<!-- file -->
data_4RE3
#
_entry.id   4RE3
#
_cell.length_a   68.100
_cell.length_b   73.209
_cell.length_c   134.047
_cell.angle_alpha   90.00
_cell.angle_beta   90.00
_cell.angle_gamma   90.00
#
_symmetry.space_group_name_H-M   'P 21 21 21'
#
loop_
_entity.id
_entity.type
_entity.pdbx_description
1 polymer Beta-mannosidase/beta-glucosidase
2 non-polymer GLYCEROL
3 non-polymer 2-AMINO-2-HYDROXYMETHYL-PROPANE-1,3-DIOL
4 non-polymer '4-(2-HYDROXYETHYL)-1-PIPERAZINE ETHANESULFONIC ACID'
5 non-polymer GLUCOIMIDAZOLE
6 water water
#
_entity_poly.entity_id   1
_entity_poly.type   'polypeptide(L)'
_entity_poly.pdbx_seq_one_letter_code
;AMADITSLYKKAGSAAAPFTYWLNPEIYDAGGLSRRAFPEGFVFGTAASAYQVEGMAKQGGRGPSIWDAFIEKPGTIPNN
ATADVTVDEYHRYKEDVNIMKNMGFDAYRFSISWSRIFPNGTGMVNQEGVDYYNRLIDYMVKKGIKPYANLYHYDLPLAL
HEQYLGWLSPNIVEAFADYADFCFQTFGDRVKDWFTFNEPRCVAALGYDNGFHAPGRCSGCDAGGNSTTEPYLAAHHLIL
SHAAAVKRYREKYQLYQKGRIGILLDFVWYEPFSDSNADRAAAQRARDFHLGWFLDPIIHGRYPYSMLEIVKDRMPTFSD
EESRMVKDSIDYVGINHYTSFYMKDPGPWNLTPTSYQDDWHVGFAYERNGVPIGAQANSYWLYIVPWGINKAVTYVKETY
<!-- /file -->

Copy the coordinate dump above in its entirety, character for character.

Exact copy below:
data_4RE3
#
_entry.id   4RE3
#
_cell.length_a   68.100
_cell.length_b   73.209
_cell.length_c   134.047
_cell.angle_alpha   90.00
_cell.angle_beta   90.00
_cell.angle_gamma   90.00
#
_symmetry.space_group_name_H-M   'P 21 21 21'
#
loop_
_entity.id
_entity.type
_entity.pdbx_description
1 polymer Beta-mannosidase/beta-glucosidase
2 non-polymer GLYCEROL
3 non-polymer 2-AMINO-2-HYDROXYMETHYL-PROPANE-1,3-DIOL
4 non-polymer '4-(2-HYDROXYETHYL)-1-PIPERAZINE ETHANESULFONIC ACID'
5 non-polymer GLUCOIMIDAZOLE
6 water water
#
_entity_poly.entity_id   1
_entity_poly.type   'polypeptide(L)'
_entity_poly.pdbx_seq_one_letter_code
;AMADITSLYKKAGSAAAPFTYWLNPEIYDAGGLSRRAFPEGFVFGTAASAYQVEGMAKQGGRGPSIWDAFIEKPGTIPNN
ATADVTVDEYHRYKEDVNIMKNMGFDAYRFSISWSRIFPNGTGMVNQEGVDYYNRLIDYMVKKGIKPYANLYHYDLPLAL
HEQYLGWLSPNIVEAFADYADFCFQTFGDRVKDWFTFNEPRCVAALGYDNGFHAPGRCSGCDAGGNSTTEPYLAAHHLIL
SHAAAVKRYREKYQLYQKGRIGILLDFVWYEPFSDSNADRAAAQRARDFHLGWFLDPIIHGRYPYSMLEIVKDRMPTFSD
EESRMVKDSIDYVGINHYTSFYMKDPGPWNLTPTSYQDDWHVGFAYERNGVPIGAQANSYWLYIVPWGINKAVTYVKETY